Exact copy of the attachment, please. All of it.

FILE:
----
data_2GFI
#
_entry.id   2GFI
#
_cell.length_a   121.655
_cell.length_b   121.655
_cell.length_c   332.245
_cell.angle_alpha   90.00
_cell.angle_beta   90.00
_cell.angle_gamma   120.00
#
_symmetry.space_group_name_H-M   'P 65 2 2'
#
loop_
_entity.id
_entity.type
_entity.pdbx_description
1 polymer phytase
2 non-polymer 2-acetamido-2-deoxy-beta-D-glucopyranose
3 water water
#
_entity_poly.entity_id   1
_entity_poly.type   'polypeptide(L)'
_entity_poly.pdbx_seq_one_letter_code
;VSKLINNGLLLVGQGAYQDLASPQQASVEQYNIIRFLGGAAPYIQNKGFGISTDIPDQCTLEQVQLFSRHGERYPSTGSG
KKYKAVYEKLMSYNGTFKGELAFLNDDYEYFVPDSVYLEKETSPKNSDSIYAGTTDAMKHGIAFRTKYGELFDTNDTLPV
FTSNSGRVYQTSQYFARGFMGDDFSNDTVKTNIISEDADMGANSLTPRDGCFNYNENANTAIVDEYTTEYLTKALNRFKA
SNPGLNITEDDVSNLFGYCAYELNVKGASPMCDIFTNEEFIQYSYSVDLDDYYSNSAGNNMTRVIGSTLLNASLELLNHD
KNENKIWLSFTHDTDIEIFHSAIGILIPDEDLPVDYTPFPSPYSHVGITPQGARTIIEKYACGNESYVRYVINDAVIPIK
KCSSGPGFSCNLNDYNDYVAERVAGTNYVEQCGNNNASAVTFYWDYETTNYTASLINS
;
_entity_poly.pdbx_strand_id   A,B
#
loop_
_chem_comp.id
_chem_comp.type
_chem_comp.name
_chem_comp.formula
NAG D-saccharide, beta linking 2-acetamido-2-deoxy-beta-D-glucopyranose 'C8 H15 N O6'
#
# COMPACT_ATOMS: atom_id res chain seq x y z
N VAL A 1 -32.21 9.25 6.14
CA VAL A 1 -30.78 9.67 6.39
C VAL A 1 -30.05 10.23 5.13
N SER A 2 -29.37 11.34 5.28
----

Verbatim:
data_2GFI
#
_entry.id   2GFI
#
_cell.length_a   121.655
_cell.length_b   121.655
_cell.length_c   332.245
_cell.angle_alpha   90.00
_cell.angle_beta   90.00
_cell.angle_gamma   120.00
#
_symmetry.space_group_name_H-M   'P 65 2 2'
#
loop_
_entity.id
_entity.type
_entity.pdbx_description
1 polymer phytase
2 non-polymer 2-acetamido-2-deoxy-beta-D-glucopyranose
3 water water
#
_entity_poly.entity_id   1
_entity_poly.type   'polypeptide(L)'
_entity_poly.pdbx_seq_one_letter_code
;VSKLINNGLLLVGQGAYQDLASPQQASVEQYNIIRFLGGAAPYIQNKGFGISTDIPDQCTLEQVQLFSRHGERYPSTGSG
KKYKAVYEKLMSYNGTFKGELAFLNDDYEYFVPDSVYLEKETSPKNSDSIYAGTTDAMKHGIAFRTKYGELFDTNDTLPV
FTSNSGRVYQTSQYFARGFMGDDFSNDTVKTNIISEDADMGANSLTPRDGCFNYNENANTAIVDEYTTEYLTKALNRFKA
SNPGLNITEDDVSNLFGYCAYELNVKGASPMCDIFTNEEFIQYSYSVDLDDYYSNSAGNNMTRVIGSTLLNASLELLNHD
KNENKIWLSFTHDTDIEIFHSAIGILIPDEDLPVDYTPFPSPYSHVGITPQGARTIIEKYACGNESYVRYVINDAVIPIK
KCSSGPGFSCNLNDYNDYVAERVAGTNYVEQCGNNNASAVTFYWDYETTNYTASLINS
;
_entity_poly.pdbx_strand_id   A,B
#
loop_
_chem_comp.id
_chem_comp.type
_chem_comp.name
_chem_comp.formula
NAG D-saccharide, beta linking 2-acetamido-2-deoxy-beta-D-glucopyranose 'C8 H15 N O6'
#
# COMPACT_ATOMS: atom_id res chain seq x y z
N VAL A 1 -32.21 9.25 6.14
CA VAL A 1 -30.78 9.67 6.39
C VAL A 1 -30.05 10.23 5.13
N SER A 2 -29.37 11.34 5.28